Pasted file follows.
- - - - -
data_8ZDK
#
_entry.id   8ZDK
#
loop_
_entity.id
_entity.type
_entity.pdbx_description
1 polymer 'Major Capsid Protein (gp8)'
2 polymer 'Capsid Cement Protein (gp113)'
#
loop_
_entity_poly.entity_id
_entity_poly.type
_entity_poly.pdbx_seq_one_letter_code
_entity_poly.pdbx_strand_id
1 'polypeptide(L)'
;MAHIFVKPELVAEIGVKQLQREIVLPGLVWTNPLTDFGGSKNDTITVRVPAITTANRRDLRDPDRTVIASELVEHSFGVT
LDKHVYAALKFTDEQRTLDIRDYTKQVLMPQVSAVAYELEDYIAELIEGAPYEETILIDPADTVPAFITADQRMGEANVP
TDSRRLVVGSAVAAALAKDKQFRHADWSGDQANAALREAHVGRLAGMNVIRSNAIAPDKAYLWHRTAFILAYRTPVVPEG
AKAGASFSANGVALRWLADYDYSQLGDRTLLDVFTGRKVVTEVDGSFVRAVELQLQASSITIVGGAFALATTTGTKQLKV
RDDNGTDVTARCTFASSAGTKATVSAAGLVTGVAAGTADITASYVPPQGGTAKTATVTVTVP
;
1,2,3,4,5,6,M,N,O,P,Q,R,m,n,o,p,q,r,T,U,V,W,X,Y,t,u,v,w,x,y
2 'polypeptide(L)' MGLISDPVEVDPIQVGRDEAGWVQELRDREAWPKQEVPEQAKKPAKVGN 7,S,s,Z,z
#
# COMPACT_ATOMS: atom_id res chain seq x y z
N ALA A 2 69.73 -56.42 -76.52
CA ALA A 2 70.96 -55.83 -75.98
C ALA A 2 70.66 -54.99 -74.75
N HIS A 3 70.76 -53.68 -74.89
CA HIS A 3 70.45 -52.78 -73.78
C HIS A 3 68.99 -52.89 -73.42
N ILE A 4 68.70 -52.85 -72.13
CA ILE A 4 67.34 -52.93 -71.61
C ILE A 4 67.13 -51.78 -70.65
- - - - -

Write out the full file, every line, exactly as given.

data_8ZDK
#
_entry.id   8ZDK
#
loop_
_entity.id
_entity.type
_entity.pdbx_description
1 polymer 'Major Capsid Protein (gp8)'
2 polymer 'Capsid Cement Protein (gp113)'
#
loop_
_entity_poly.entity_id
_entity_poly.type
_entity_poly.pdbx_seq_one_letter_code
_entity_poly.pdbx_strand_id
1 'polypeptide(L)'
;MAHIFVKPELVAEIGVKQLQREIVLPGLVWTNPLTDFGGSKNDTITVRVPAITTANRRDLRDPDRTVIASELVEHSFGVT
LDKHVYAALKFTDEQRTLDIRDYTKQVLMPQVSAVAYELEDYIAELIEGAPYEETILIDPADTVPAFITADQRMGEANVP
TDSRRLVVGSAVAAALAKDKQFRHADWSGDQANAALREAHVGRLAGMNVIRSNAIAPDKAYLWHRTAFILAYRTPVVPEG
AKAGASFSANGVALRWLADYDYSQLGDRTLLDVFTGRKVVTEVDGSFVRAVELQLQASSITIVGGAFALATTTGTKQLKV
RDDNGTDVTARCTFASSAGTKATVSAAGLVTGVAAGTADITASYVPPQGGTAKTATVTVTVP
;
1,2,3,4,5,6,M,N,O,P,Q,R,m,n,o,p,q,r,T,U,V,W,X,Y,t,u,v,w,x,y
2 'polypeptide(L)' MGLISDPVEVDPIQVGRDEAGWVQELRDREAWPKQEVPEQAKKPAKVGN 7,S,s,Z,z
#
# COMPACT_ATOMS: atom_id res chain seq x y z
N ALA A 2 69.73 -56.42 -76.52
CA ALA A 2 70.96 -55.83 -75.98
C ALA A 2 70.66 -54.99 -74.75
N HIS A 3 70.76 -53.68 -74.89
CA HIS A 3 70.45 -52.78 -73.78
C HIS A 3 68.99 -52.89 -73.42
N ILE A 4 68.70 -52.85 -72.13
CA ILE A 4 67.34 -52.93 -71.61
C ILE A 4 67.13 -51.78 -70.65